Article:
Saturday, 11 September 2010

The Featherstone-Kite Openwork Basketweave Mark Two Gentleman’s Flying Machine

In a shopping centre in the middle of Leeds, not far from the Universities, there is - or was - a big glass case.

In the case is a contraption built from wicker-work, string and cogs and lights and bits of old gramophone. Every so often, it springs to life and whirls around and plays a tune.

It is not an Yorkshire-based competitor for the iPod but a sculpture by Rowland Emmet: "The Featherstone-Kite Openwork Basketweave Mark Two Gentleman’s Flying Machine". Leeds shoppers passing by look at it and think...
What on earth is THAT meant to do?
Which is a rather tortuous way of introducing the latest bit of R+D work.

We are investigating how to move the important features of the existing INCA monitoring service to a new monitoring service based on WLCG Nagios.Link
But - as has been said many times - grids are complicated. Which means that the software needed to monitor grids is complicated. Which means that when you start to look at the software, you spend a lot of time staring at a screen and thinking...
What on earth is THAT meant to do?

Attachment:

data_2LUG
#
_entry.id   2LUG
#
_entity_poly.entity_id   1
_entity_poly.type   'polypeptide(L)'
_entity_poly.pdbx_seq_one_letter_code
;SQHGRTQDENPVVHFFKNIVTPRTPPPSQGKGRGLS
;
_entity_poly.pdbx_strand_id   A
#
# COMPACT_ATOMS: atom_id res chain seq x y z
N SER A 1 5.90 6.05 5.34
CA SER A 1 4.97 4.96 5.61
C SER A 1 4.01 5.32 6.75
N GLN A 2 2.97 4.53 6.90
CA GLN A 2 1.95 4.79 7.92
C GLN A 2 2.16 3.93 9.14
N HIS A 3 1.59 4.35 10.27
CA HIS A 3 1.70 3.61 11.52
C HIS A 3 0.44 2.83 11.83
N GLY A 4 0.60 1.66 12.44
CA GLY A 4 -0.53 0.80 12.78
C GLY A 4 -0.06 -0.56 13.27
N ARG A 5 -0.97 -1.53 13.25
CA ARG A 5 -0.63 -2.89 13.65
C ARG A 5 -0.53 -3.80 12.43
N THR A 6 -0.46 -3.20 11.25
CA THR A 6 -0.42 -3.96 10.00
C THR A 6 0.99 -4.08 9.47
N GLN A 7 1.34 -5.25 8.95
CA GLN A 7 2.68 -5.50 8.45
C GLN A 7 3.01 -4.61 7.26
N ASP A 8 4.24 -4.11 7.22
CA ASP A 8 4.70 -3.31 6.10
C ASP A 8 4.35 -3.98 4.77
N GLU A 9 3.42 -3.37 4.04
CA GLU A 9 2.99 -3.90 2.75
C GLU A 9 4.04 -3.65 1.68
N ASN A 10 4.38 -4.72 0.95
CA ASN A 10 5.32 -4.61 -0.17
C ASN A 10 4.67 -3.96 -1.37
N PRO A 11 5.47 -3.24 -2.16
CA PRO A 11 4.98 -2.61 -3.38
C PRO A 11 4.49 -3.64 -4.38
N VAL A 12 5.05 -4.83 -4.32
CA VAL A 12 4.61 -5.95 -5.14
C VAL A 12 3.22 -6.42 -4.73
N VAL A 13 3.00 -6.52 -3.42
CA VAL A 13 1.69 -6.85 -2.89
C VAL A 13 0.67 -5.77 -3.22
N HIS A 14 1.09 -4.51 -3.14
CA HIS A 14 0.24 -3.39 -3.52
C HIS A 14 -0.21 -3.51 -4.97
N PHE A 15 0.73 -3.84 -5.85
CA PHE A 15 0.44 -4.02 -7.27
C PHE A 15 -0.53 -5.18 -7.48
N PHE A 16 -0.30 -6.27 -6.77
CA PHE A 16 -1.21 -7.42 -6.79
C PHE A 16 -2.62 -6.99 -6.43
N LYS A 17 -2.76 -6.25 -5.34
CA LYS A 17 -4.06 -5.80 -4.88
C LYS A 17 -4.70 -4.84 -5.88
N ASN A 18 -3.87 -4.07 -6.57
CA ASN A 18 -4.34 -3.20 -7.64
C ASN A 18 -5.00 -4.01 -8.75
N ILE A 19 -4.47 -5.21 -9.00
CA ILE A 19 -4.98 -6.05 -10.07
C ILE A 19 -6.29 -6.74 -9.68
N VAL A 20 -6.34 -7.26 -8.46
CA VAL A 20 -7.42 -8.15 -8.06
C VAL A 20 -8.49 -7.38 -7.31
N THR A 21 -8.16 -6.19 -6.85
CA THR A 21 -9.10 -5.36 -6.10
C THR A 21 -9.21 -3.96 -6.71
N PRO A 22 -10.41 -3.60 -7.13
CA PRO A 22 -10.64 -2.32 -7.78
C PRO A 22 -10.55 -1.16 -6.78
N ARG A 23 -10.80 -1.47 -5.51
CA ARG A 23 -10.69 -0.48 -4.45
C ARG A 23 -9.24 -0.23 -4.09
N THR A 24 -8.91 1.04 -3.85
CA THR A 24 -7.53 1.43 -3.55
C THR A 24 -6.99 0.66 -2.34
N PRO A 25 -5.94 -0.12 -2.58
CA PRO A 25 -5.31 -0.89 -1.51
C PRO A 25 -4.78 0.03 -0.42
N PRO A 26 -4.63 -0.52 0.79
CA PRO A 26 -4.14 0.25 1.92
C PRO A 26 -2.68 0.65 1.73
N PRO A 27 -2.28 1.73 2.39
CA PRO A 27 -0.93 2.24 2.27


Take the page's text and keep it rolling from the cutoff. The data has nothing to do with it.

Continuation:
So after a week of staring and thinking, here is what we think the bits and pieces of the service are meant to do:

At the core sits Nagios: an open-source monitoring system familiar to many system administrators. It consists of a set of programs called 'plugins' and a scheduler that arranges for these plugins to be run.

A plugin tests if a particular service on a given host is working as expected. Plugins typically return a short message and a status code that means one of: 'OK', 'WARNING', 'CRITICAL' or - if the plugin broke - 'UNKNOWN'. They can also track performance data such as disk usage.

Nagios comes with a set of basic plugins. WLCG Nagios adds a whole raft of Grid specific ones.
In this documentation, plugins within WLCG are referred to as probes.

Next up, a 'configuration generator' called NCG takes data published about a site or set of sites and generates a configuration for Nagios that monitors them.

Statistics and performance metrics generated by the plugins/probes are collected and are delivered via a message bus to a service that stuffs them into a database. A tool called MyEGEE is used to visualise the contents of this database.

If you want to know more...

Staff from STFC and Oxford gave an NGS surgery on WLCG Nagios in late July this year. Their slides describing how WLCG Nagios can be configured and how it has been deployed can be found on the NGS web site.

There is more technical information on in the GridMonitoringNcgOverview and GridMonitoringNcgYaim pages. More information about the plugins/probes can be found on SAMProbesMetrics.

If you want to know more about the NGS R+D activity, we will on on hand at All Hands next week.

1 comment:

James said...

Hi Jason,

Good to hear you're making progress with Sam/Nagios. Feel free to ask us if you have any questions on the internals.

W'd be happy to give you some support.


James Casey - Sam/nagios developer.